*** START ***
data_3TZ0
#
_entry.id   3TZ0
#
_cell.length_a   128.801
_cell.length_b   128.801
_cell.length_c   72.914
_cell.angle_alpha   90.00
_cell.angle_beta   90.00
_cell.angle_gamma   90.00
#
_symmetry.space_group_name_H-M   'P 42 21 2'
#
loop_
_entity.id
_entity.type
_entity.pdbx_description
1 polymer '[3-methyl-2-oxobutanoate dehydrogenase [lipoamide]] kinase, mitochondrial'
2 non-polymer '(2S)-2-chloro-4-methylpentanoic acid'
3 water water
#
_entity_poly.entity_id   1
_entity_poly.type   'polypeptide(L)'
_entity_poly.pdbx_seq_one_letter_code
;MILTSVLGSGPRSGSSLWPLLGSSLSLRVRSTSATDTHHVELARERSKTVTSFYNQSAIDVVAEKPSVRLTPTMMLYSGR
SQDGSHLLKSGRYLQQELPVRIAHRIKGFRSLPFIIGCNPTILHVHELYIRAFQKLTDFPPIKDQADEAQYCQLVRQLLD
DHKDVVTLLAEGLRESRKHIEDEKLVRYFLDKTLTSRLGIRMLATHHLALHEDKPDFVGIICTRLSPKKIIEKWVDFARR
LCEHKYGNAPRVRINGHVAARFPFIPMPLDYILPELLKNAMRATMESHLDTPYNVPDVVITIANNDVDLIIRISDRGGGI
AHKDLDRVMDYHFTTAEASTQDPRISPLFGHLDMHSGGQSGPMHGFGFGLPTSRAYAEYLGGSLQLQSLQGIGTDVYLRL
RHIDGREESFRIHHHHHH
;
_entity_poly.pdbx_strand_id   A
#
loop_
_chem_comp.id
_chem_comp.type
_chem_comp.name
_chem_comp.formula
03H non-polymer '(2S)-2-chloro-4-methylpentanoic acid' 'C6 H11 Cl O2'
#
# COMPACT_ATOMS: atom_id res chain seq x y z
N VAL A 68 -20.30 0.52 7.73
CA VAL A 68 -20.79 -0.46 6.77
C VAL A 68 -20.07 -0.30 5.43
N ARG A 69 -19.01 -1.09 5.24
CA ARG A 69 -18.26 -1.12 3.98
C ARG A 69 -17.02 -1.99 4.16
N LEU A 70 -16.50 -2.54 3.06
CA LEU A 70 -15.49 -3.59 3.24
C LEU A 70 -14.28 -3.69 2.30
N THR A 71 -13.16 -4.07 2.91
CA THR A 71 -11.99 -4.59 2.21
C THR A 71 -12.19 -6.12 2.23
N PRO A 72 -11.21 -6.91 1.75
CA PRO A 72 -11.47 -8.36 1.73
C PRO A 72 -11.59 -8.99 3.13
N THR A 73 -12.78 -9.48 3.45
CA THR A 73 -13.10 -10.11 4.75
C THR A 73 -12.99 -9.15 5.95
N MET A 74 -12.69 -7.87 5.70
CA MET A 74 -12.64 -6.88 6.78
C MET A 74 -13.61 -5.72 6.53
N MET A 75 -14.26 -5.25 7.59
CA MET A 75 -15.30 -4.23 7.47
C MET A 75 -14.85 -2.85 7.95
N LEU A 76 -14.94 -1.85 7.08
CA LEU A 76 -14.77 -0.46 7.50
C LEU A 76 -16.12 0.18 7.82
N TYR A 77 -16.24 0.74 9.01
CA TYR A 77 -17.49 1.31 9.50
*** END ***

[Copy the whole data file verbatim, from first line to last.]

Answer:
data_3TZ0
#
_entry.id   3TZ0
#
_cell.length_a   128.801
_cell.length_b   128.801
_cell.length_c   72.914
_cell.angle_alpha   90.00
_cell.angle_beta   90.00
_cell.angle_gamma   90.00
#
_symmetry.space_group_name_H-M   'P 42 21 2'
#
loop_
_entity.id
_entity.type
_entity.pdbx_description
1 polymer '[3-methyl-2-oxobutanoate dehydrogenase [lipoamide]] kinase, mitochondrial'
2 non-polymer '(2S)-2-chloro-4-methylpentanoic acid'
3 water water
#
_entity_poly.entity_id   1
_entity_poly.type   'polypeptide(L)'
_entity_poly.pdbx_seq_one_letter_code
;MILTSVLGSGPRSGSSLWPLLGSSLSLRVRSTSATDTHHVELARERSKTVTSFYNQSAIDVVAEKPSVRLTPTMMLYSGR
SQDGSHLLKSGRYLQQELPVRIAHRIKGFRSLPFIIGCNPTILHVHELYIRAFQKLTDFPPIKDQADEAQYCQLVRQLLD
DHKDVVTLLAEGLRESRKHIEDEKLVRYFLDKTLTSRLGIRMLATHHLALHEDKPDFVGIICTRLSPKKIIEKWVDFARR
LCEHKYGNAPRVRINGHVAARFPFIPMPLDYILPELLKNAMRATMESHLDTPYNVPDVVITIANNDVDLIIRISDRGGGI
AHKDLDRVMDYHFTTAEASTQDPRISPLFGHLDMHSGGQSGPMHGFGFGLPTSRAYAEYLGGSLQLQSLQGIGTDVYLRL
RHIDGREESFRIHHHHHH
;
_entity_poly.pdbx_strand_id   A
#
loop_
_chem_comp.id
_chem_comp.type
_chem_comp.name
_chem_comp.formula
03H non-polymer '(2S)-2-chloro-4-methylpentanoic acid' 'C6 H11 Cl O2'
#
# COMPACT_ATOMS: atom_id res chain seq x y z
N VAL A 68 -20.30 0.52 7.73
CA VAL A 68 -20.79 -0.46 6.77
C VAL A 68 -20.07 -0.30 5.43
N ARG A 69 -19.01 -1.09 5.24
CA ARG A 69 -18.26 -1.12 3.98
C ARG A 69 -17.02 -1.99 4.16
N LEU A 70 -16.50 -2.54 3.06
CA LEU A 70 -15.49 -3.59 3.24
C LEU A 70 -14.28 -3.69 2.30
N THR A 71 -13.16 -4.07 2.91
CA THR A 71 -11.99 -4.59 2.21
C THR A 71 -12.19 -6.12 2.23
N PRO A 72 -11.21 -6.91 1.75
CA PRO A 72 -11.47 -8.36 1.73
C PRO A 72 -11.59 -8.99 3.13
N THR A 73 -12.78 -9.48 3.45
CA THR A 73 -13.10 -10.11 4.75
C THR A 73 -12.99 -9.15 5.95
N MET A 74 -12.69 -7.87 5.70
CA MET A 74 -12.64 -6.88 6.78
C MET A 74 -13.61 -5.72 6.53
N MET A 75 -14.26 -5.25 7.59
CA MET A 75 -15.30 -4.23 7.47
C MET A 75 -14.85 -2.85 7.95
N LEU A 76 -14.94 -1.85 7.08
CA LEU A 76 -14.77 -0.46 7.50
C LEU A 76 -16.12 0.18 7.82
N TYR A 77 -16.24 0.74 9.01
CA TYR A 77 -17.49 1.31 9.50